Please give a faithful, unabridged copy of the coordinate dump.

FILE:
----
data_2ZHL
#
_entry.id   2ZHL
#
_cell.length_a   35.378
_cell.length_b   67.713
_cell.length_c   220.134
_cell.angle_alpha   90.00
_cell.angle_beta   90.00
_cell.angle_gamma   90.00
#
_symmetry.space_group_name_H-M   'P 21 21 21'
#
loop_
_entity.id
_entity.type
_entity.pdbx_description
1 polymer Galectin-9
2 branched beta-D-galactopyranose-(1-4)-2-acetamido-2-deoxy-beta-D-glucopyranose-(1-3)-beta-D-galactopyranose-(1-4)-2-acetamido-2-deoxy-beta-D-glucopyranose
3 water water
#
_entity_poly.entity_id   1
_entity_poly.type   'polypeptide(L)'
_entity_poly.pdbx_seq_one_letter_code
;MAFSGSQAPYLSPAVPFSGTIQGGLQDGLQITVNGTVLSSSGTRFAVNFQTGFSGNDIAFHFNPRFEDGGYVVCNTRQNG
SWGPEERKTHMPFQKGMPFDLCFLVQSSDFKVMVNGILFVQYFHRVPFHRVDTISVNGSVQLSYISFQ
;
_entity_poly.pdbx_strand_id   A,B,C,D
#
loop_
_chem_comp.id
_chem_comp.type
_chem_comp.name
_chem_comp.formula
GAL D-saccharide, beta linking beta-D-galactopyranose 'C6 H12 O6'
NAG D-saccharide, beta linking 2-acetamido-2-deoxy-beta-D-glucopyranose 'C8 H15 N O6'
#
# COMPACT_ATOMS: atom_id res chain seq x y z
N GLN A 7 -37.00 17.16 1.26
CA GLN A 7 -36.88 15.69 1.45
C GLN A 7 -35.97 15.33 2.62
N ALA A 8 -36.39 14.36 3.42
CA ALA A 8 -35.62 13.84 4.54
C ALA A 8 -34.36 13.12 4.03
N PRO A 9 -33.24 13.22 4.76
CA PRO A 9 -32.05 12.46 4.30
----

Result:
data_2ZHL
#
_entry.id   2ZHL
#
_cell.length_a   35.378
_cell.length_b   67.713
_cell.length_c   220.134
_cell.angle_alpha   90.00
_cell.angle_beta   90.00
_cell.angle_gamma   90.00
#
_symmetry.space_group_name_H-M   'P 21 21 21'
#
loop_
_entity.id
_entity.type
_entity.pdbx_description
1 polymer Galectin-9
2 branched beta-D-galactopyranose-(1-4)-2-acetamido-2-deoxy-beta-D-glucopyranose-(1-3)-beta-D-galactopyranose-(1-4)-2-acetamido-2-deoxy-beta-D-glucopyranose
3 water water
#
_entity_poly.entity_id   1
_entity_poly.type   'polypeptide(L)'
_entity_poly.pdbx_seq_one_letter_code
;MAFSGSQAPYLSPAVPFSGTIQGGLQDGLQITVNGTVLSSSGTRFAVNFQTGFSGNDIAFHFNPRFEDGGYVVCNTRQNG
SWGPEERKTHMPFQKGMPFDLCFLVQSSDFKVMVNGILFVQYFHRVPFHRVDTISVNGSVQLSYISFQ
;
_entity_poly.pdbx_strand_id   A,B,C,D
#
loop_
_chem_comp.id
_chem_comp.type
_chem_comp.name
_chem_comp.formula
GAL D-saccharide, beta linking beta-D-galactopyranose 'C6 H12 O6'
NAG D-saccharide, beta linking 2-acetamido-2-deoxy-beta-D-glucopyranose 'C8 H15 N O6'
#
# COMPACT_ATOMS: atom_id res chain seq x y z
N GLN A 7 -37.00 17.16 1.26
CA GLN A 7 -36.88 15.69 1.45
C GLN A 7 -35.97 15.33 2.62
N ALA A 8 -36.39 14.36 3.42
CA ALA A 8 -35.62 13.84 4.54
C ALA A 8 -34.36 13.12 4.03
N PRO A 9 -33.24 13.22 4.76
CA PRO A 9 -32.05 12.46 4.30